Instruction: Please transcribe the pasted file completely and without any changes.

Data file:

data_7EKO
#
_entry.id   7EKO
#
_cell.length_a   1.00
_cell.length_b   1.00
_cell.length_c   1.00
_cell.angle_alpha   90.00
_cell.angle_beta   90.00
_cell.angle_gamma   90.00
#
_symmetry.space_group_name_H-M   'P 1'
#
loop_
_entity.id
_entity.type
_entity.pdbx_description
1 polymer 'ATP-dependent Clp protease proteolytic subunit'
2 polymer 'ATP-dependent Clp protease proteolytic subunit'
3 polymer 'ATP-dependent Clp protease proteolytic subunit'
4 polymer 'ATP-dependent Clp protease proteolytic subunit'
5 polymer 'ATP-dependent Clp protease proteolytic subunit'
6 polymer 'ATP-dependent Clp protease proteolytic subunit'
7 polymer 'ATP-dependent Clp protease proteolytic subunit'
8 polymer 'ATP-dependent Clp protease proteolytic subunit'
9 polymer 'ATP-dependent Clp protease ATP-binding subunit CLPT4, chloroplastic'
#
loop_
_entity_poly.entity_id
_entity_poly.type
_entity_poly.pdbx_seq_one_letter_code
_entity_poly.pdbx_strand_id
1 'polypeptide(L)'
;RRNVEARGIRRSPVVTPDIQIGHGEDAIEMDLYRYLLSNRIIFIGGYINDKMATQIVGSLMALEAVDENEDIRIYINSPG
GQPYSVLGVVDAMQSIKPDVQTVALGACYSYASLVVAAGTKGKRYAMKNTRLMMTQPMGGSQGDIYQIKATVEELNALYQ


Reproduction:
data_7EKO
#
_entry.id   7EKO
#
_cell.length_a   1.00
_cell.length_b   1.00
_cell.length_c   1.00
_cell.angle_alpha   90.00
_cell.angle_beta   90.00
_cell.angle_gamma   90.00
#
_symmetry.space_group_name_H-M   'P 1'
#
loop_
_entity.id
_entity.type
_entity.pdbx_description
1 polymer 'ATP-dependent Clp protease proteolytic subunit'
2 polymer 'ATP-dependent Clp protease proteolytic subunit'
3 polymer 'ATP-dependent Clp protease proteolytic subunit'
4 polymer 'ATP-dependent Clp protease proteolytic subunit'
5 polymer 'ATP-dependent Clp protease proteolytic subunit'
6 polymer 'ATP-dependent Clp protease proteolytic subunit'
7 polymer 'ATP-dependent Clp protease proteolytic subunit'
8 polymer 'ATP-dependent Clp protease proteolytic subunit'
9 polymer 'ATP-dependent Clp protease ATP-binding subunit CLPT4, chloroplastic'
#
loop_
_entity_poly.entity_id
_entity_poly.type
_entity_poly.pdbx_seq_one_letter_code
_entity_poly.pdbx_strand_id
1 'polypeptide(L)'
;RRNVEARGIRRSPVVTPDIQIGHGEDAIEMDLYRYLLSNRIIFIGGYINDKMATQIVGSLMALEAVDENEDIRIYINSPG
GQPYSVLGVVDAMQSIKPDVQTVALGACYSYASLVVAAGTKGKRYAMKNTRLMMTQPMGGSQGDIYQIKATVEELNALYQ